Scientists in Dublin have gained a better understanding of how the protein Parkin works in the development of Parkinson's disease (PD).
While experts knew that the mutation of this protein brought about the early onset of the neurological condition, they didn't understand much about its role within cells.
However, research led by Professor Seamus Martin showed that when Parkins were no longer able to clear away sick nerve cells, this brought about problems. These old cells are allowed to build up, meaning newer ones struggle to form, which could be a reason why PD develops.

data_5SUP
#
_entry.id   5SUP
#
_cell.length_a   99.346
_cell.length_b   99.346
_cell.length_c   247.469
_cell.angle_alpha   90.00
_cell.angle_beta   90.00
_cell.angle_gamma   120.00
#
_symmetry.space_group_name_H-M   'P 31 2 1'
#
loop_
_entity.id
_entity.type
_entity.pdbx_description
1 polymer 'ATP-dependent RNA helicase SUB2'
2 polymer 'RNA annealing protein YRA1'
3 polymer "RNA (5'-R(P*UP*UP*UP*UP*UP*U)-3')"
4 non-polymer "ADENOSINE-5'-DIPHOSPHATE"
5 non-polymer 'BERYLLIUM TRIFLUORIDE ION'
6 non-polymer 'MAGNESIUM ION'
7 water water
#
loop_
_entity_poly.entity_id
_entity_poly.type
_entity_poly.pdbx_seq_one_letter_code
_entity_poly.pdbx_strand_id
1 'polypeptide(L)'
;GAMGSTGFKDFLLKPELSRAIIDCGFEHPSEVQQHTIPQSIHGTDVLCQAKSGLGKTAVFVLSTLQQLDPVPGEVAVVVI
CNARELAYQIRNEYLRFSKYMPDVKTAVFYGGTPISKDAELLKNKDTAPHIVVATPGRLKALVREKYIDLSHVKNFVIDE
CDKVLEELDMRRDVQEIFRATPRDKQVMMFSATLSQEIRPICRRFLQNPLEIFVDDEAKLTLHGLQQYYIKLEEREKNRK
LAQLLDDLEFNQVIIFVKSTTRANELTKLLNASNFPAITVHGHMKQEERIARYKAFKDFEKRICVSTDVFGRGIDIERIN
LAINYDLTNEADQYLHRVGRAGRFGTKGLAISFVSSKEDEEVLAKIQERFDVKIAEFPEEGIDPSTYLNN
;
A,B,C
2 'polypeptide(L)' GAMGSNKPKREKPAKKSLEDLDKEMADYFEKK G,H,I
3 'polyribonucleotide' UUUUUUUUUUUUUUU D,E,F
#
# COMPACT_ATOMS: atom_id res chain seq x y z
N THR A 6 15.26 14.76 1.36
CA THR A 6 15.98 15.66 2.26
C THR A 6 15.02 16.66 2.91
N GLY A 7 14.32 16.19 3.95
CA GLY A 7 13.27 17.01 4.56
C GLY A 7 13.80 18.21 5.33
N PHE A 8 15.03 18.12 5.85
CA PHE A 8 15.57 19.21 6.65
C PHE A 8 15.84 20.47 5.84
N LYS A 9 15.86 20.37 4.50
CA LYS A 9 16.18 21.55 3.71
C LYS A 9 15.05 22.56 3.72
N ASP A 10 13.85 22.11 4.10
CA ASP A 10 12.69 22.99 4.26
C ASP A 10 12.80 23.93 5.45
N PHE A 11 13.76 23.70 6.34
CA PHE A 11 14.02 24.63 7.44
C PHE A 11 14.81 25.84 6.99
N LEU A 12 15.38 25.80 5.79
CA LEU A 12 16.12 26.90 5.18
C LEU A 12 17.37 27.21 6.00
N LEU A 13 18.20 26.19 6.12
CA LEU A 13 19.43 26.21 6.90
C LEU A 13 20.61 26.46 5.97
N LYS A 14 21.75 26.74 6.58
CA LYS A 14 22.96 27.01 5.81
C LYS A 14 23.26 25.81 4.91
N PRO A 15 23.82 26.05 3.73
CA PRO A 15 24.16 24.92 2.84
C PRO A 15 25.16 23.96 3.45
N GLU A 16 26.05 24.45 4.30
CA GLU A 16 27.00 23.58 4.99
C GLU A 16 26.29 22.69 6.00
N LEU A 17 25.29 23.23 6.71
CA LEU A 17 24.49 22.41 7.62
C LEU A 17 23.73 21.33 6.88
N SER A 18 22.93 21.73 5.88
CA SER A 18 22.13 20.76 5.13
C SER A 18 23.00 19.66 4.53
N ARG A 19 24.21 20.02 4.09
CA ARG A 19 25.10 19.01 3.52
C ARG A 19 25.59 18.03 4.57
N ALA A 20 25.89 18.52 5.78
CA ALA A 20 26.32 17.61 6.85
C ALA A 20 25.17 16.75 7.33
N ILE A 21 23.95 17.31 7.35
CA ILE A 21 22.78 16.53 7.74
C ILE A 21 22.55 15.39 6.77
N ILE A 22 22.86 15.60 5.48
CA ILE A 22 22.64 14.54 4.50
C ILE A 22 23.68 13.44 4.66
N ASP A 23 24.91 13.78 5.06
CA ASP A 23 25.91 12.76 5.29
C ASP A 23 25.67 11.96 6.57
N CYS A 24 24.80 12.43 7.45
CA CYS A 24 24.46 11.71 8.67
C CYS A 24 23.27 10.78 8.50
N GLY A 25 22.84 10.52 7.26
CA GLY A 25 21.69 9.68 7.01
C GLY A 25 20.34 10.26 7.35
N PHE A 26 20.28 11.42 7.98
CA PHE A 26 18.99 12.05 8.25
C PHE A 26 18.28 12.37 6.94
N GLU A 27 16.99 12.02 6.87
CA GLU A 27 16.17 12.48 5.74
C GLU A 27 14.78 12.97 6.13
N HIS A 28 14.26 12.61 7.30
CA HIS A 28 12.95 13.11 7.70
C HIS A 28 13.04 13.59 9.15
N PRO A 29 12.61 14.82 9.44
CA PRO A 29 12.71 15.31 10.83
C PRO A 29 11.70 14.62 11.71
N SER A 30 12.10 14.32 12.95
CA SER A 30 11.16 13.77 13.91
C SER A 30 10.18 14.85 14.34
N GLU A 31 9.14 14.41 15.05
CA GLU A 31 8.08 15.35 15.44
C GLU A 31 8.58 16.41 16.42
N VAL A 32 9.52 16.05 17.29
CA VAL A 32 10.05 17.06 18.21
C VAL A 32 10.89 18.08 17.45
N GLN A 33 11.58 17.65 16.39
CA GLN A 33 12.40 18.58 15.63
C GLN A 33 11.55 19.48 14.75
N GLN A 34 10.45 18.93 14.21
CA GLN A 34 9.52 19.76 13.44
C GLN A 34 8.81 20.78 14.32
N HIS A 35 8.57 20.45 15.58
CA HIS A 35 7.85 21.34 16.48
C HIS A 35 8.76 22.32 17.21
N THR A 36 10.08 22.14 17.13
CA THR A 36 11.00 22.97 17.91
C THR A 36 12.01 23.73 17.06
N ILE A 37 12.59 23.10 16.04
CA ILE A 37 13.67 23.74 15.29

Professor Martin from Trinity College Dublin said the findings were "surprising" and said that instead of the previous assumption that Parkin worked "as a brake on cell death within nerve cells", its role is "to weed out injured and sick nerve cells".
The full findings of this research can be viewed in the journal Cell Reports.
Find the nearest Barchester care home